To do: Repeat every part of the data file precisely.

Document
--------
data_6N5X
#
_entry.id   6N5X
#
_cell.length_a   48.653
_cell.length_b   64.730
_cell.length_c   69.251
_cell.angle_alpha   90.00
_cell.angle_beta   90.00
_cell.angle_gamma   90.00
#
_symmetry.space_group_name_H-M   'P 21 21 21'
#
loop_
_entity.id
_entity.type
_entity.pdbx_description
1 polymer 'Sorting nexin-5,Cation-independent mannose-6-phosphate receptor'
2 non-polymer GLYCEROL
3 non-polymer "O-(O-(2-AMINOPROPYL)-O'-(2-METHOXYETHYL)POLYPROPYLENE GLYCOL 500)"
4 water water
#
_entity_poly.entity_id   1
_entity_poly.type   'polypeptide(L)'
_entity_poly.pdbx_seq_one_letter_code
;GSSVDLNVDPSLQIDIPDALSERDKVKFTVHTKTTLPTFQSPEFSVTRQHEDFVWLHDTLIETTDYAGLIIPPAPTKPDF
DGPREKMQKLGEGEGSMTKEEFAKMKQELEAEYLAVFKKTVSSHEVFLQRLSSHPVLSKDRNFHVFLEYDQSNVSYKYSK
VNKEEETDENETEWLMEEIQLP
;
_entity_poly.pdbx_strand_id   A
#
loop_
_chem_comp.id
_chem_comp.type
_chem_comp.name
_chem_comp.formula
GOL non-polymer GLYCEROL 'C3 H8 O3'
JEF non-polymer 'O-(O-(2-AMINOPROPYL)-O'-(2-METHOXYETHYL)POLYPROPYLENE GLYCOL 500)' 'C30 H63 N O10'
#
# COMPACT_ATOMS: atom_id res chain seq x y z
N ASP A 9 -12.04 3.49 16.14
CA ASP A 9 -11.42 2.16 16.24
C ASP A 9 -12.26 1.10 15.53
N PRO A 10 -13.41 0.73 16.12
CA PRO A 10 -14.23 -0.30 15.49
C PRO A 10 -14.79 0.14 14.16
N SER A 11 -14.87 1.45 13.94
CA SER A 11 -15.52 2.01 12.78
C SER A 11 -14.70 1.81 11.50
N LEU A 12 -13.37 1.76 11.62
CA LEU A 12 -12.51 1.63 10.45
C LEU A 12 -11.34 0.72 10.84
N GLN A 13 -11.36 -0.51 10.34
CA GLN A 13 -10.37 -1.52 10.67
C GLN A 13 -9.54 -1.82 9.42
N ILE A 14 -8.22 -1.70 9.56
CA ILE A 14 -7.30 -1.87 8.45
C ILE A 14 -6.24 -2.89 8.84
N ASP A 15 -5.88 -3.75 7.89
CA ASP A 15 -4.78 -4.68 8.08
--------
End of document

data_6N5X
#
_entry.id   6N5X
#
_cell.length_a   48.653
_cell.length_b   64.730
_cell.length_c   69.251
_cell.angle_alpha   90.00
_cell.angle_beta   90.00
_cell.angle_gamma   90.00
#
_symmetry.space_group_name_H-M   'P 21 21 21'
#
loop_
_entity.id
_entity.type
_entity.pdbx_description
1 polymer 'Sorting nexin-5,Cation-independent mannose-6-phosphate receptor'
2 non-polymer GLYCEROL
3 non-polymer "O-(O-(2-AMINOPROPYL)-O'-(2-METHOXYETHYL)POLYPROPYLENE GLYCOL 500)"
4 water water
#
_entity_poly.entity_id   1
_entity_poly.type   'polypeptide(L)'
_entity_poly.pdbx_seq_one_letter_code
;GSSVDLNVDPSLQIDIPDALSERDKVKFTVHTKTTLPTFQSPEFSVTRQHEDFVWLHDTLIETTDYAGLIIPPAPTKPDF
DGPREKMQKLGEGEGSMTKEEFAKMKQELEAEYLAVFKKTVSSHEVFLQRLSSHPVLSKDRNFHVFLEYDQSNVSYKYSK
VNKEEETDENETEWLMEEIQLP
;
_entity_poly.pdbx_strand_id   A
#
loop_
_chem_comp.id
_chem_comp.type
_chem_comp.name
_chem_comp.formula
GOL non-polymer GLYCEROL 'C3 H8 O3'
JEF non-polymer 'O-(O-(2-AMINOPROPYL)-O'-(2-METHOXYETHYL)POLYPROPYLENE GLYCOL 500)' 'C30 H63 N O10'
#
# COMPACT_ATOMS: atom_id res chain seq x y z
N ASP A 9 -12.04 3.49 16.14
CA ASP A 9 -11.42 2.16 16.24
C ASP A 9 -12.26 1.10 15.53
N PRO A 10 -13.41 0.73 16.12
CA PRO A 10 -14.23 -0.30 15.49
C PRO A 10 -14.79 0.14 14.16
N SER A 11 -14.87 1.45 13.94
CA SER A 11 -15.52 2.01 12.78
C SER A 11 -14.70 1.81 11.50
N LEU A 12 -13.37 1.76 11.62
CA LEU A 12 -12.51 1.63 10.45
C LEU A 12 -11.34 0.72 10.84
N GLN A 13 -11.36 -0.51 10.34
CA GLN A 13 -10.37 -1.52 10.67
C GLN A 13 -9.54 -1.82 9.42
N ILE A 14 -8.22 -1.70 9.56
CA ILE A 14 -7.30 -1.87 8.45
C ILE A 14 -6.24 -2.89 8.84
N ASP A 15 -5.88 -3.75 7.89
CA ASP A 15 -4.78 -4.68 8.08